OK, so now for the straight talk. There was one issue which I really didn’t anticipate and could cause some subsequent problems: I was told that implementing HANA would enable the end users to see all the data, because certain queries wouldn’t time-out any more. So end users could complain that in certain areas only mockup data is loaded, not the real data. This of course means some more follow-up work on the data loading side to provide the real data. You better plan such tasks as part of the migration project if you don’t want to enter reactive mode. HANA will raise the data quality because it will really make it possible to check all the data. Have you ever wondered what to do with the people who are currently struggling with performance troubleshooting? This is the answer what they will be doing after the migration to HANA.


My expressed thoughts are of course my very own opinion. Nevertheless I expect HANA to reveal some more strange intricacies which are not related to software bugs or architecture issues. HANA reminds me of Douglas Adams’ Infinite Improbability Drive reaching reality:

“probability factor of one to one…we have normality, I repeat we have normality.” She turned her microphone off — then turned it back on, with a slight smile and continued: “Anything you still can’t cope with is therefore your own problem.”

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  • Hi Mark,

       Thanks for your observations! Under the category of “Read carefully before you buy” you’ll want to check out the help topic for the “ALTER SYSTEM PERSISTENCE ENCRYPTION <encrypt_option>” command at Being a bit of a security wonk, I noticed several gotchas.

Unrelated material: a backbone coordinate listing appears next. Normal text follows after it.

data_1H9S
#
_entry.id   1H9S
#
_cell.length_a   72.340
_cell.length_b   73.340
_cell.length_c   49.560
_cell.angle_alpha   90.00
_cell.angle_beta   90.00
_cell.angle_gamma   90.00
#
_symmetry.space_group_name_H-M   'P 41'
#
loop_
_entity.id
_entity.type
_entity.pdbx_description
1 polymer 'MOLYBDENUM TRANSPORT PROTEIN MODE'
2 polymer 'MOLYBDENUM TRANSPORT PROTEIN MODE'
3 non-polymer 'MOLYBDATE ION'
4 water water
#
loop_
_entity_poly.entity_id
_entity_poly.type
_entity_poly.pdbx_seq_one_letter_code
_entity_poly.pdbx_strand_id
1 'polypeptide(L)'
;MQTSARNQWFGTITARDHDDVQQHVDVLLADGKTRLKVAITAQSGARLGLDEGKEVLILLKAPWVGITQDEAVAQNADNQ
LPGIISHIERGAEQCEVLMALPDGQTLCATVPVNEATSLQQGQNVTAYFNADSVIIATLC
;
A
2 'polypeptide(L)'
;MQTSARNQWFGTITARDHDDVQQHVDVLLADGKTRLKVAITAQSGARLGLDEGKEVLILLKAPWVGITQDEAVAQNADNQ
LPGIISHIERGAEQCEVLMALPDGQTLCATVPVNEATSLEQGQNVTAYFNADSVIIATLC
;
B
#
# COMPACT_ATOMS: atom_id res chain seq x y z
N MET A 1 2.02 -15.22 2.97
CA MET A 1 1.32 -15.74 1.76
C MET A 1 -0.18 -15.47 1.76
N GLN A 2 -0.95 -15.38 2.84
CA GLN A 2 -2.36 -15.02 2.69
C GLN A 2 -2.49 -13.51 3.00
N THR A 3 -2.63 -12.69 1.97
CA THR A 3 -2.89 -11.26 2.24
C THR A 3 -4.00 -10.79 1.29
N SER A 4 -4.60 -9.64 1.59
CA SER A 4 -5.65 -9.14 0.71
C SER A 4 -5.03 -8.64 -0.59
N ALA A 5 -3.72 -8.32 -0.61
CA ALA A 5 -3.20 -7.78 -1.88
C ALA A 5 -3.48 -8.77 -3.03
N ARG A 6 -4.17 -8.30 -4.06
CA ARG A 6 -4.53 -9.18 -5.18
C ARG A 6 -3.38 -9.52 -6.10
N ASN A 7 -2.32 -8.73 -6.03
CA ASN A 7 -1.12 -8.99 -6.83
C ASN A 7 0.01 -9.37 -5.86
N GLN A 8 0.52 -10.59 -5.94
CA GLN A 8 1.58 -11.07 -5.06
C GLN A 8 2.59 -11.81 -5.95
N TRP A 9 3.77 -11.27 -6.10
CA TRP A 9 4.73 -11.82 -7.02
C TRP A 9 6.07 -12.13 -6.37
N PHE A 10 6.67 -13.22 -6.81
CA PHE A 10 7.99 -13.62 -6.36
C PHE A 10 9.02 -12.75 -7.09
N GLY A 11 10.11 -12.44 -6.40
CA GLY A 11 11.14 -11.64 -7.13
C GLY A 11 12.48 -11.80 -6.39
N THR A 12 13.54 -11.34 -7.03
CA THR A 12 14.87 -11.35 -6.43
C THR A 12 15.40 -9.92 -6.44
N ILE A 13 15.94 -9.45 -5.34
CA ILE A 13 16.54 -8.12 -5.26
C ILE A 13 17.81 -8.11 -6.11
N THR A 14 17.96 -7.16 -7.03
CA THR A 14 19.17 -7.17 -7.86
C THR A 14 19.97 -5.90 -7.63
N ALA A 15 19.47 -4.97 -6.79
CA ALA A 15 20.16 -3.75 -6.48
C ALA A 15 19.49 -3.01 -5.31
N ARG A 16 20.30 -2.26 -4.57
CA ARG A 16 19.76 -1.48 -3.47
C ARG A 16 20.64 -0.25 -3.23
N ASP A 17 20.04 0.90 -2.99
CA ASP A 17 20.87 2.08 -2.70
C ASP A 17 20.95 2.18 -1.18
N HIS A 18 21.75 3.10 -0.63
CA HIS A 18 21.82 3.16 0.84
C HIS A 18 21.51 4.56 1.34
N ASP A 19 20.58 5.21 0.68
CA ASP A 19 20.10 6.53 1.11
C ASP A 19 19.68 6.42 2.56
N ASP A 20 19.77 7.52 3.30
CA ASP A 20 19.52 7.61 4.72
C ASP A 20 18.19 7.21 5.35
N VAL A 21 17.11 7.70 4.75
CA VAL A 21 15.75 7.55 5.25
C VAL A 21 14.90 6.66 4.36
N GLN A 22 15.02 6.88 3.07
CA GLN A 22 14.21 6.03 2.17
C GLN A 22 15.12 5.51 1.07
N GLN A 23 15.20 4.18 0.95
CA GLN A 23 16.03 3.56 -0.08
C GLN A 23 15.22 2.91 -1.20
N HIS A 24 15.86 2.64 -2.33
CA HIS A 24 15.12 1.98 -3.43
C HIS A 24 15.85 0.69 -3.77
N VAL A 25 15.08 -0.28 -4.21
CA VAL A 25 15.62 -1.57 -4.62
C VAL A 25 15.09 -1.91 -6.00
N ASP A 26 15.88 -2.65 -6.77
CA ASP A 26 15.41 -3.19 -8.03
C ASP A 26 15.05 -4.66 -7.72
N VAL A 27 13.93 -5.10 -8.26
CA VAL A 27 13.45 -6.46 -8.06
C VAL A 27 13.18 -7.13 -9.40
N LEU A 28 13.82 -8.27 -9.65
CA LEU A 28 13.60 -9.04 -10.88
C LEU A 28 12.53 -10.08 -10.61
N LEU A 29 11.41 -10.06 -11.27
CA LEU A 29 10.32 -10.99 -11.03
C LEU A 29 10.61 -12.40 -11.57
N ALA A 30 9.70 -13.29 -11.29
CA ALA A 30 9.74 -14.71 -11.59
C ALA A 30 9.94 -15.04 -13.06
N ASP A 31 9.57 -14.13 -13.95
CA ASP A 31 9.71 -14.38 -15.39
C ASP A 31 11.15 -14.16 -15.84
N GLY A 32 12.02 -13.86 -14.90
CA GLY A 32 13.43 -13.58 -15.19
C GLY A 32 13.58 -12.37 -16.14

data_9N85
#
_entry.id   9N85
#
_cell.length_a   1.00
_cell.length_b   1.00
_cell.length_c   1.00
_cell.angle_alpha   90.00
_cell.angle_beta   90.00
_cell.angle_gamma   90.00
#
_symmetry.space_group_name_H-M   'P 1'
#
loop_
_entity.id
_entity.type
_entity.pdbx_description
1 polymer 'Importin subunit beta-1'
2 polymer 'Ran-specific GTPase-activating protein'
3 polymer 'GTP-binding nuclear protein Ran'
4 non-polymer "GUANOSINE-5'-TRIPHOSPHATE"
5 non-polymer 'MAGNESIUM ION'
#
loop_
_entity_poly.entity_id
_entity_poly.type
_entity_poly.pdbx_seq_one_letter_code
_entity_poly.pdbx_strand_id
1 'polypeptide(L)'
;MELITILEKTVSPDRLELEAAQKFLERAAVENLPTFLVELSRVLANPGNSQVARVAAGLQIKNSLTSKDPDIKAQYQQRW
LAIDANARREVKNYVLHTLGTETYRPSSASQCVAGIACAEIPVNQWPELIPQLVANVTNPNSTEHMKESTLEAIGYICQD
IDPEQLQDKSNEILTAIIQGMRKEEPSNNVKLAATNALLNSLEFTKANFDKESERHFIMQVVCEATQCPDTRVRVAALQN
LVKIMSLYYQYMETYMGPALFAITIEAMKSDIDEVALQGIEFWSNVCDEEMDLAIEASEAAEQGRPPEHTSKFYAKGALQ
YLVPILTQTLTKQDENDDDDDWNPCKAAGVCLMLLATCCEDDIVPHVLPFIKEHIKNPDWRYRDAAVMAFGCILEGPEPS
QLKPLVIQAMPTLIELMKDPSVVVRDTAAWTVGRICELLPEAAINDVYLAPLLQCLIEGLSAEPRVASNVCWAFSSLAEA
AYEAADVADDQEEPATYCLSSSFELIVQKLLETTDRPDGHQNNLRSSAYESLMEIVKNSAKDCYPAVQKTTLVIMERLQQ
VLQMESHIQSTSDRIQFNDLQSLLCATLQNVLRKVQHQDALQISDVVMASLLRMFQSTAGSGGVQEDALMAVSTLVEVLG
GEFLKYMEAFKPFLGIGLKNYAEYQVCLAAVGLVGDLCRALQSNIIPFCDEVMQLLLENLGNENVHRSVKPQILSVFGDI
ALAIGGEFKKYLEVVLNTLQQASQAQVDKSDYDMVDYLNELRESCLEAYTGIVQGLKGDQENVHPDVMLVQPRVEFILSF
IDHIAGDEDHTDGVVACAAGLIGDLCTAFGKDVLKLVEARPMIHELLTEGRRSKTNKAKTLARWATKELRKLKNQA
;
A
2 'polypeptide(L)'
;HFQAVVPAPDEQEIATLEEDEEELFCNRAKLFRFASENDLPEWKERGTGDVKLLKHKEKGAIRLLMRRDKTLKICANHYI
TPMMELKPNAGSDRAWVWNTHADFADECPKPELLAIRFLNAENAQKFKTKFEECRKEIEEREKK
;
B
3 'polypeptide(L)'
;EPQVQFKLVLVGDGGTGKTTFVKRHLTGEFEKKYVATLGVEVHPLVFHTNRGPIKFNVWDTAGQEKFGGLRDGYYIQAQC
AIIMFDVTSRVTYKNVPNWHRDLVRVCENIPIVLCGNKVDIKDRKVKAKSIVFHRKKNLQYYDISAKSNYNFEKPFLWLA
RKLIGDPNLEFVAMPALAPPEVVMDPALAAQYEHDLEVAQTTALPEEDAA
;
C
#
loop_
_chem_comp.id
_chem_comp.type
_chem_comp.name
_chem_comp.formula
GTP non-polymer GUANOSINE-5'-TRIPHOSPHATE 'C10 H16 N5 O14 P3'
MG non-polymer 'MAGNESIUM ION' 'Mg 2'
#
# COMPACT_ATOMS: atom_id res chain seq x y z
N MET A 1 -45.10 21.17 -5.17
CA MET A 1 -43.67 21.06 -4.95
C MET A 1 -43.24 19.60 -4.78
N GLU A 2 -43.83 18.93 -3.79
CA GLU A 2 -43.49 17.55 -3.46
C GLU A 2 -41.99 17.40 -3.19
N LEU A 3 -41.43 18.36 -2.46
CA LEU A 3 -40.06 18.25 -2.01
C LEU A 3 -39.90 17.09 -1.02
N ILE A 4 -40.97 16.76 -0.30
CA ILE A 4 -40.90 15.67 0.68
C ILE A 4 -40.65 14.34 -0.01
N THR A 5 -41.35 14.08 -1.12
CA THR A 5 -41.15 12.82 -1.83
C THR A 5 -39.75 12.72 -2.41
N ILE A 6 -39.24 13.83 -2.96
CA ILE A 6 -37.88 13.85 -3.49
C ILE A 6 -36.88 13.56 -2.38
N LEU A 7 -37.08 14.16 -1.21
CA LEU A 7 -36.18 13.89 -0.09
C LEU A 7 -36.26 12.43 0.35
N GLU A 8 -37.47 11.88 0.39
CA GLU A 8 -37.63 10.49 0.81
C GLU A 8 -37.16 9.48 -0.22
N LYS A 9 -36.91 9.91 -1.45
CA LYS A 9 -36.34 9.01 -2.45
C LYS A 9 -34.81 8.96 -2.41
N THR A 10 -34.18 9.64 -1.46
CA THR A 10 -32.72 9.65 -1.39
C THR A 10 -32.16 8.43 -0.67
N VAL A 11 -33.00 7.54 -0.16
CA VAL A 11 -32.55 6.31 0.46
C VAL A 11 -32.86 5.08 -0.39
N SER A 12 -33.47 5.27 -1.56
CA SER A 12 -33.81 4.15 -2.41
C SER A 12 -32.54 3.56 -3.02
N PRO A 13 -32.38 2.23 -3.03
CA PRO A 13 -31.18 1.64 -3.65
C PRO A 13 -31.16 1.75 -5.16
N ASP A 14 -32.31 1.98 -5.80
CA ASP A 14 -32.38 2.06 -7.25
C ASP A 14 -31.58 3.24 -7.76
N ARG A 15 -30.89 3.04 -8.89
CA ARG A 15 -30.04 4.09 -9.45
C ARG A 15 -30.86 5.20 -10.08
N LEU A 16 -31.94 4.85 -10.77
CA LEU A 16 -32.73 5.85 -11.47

Data is only encrypted for the database file on disk – here is the quote

    Currently only the finally written disk data will be encrypted. The redo log is not affected by this command. For more information about the redo log please see the “Backing Up and Recovering the SAP HANA database” section in the “SAP HANA Administration guide” available from the SAP HANA Appliance page.

    This means, your log file is subject to inspection before it’s flushed to the data file. To minimize an attack, you’ll need to flush the log often by shortening the savepoint window in global.ini. It also means that your log backups are not encrypted, so you’ll need to take full backups more often. Data loaded into memory is not encrypted so this means that attaching a debugger or memory inspector can see the data.

    If you then go to section 11.2 Enabling Persistence Encryption in an Existing SAP HANA system –, you’ll find out that you’ll need to reinstall your HANA system.

    Make sure you protect your key as if it was the “crown jewels”. Lose it and you lose everything. If you’re running HANA in a data warehouse scenario, you can just reload. With an OLTP system – ouch.

    Finally, maybe someone from SAP can verify – is your backup file protected with the encryption – I couldn’t find any reference in the documentation.



    • Hello Bill,

      thanks a lot for sharing this information. It is still very difficult to collect detailed technical information on HANA. However, in my case it is sufficient if SAP says they support encryption of the data files, this will gain the tick mark from the security auditors. (With dictionary encoding the data is already much more obfuscated than with ordinary RDBMS data blocks.) We could use LTO tape encryption for the log files, just to make sure. For the encryption key I hope we can use the corporate certificate, just like with Oracle transparent data encryption. We won’t lose the corporate certificate, but thanks for highlighting that important point!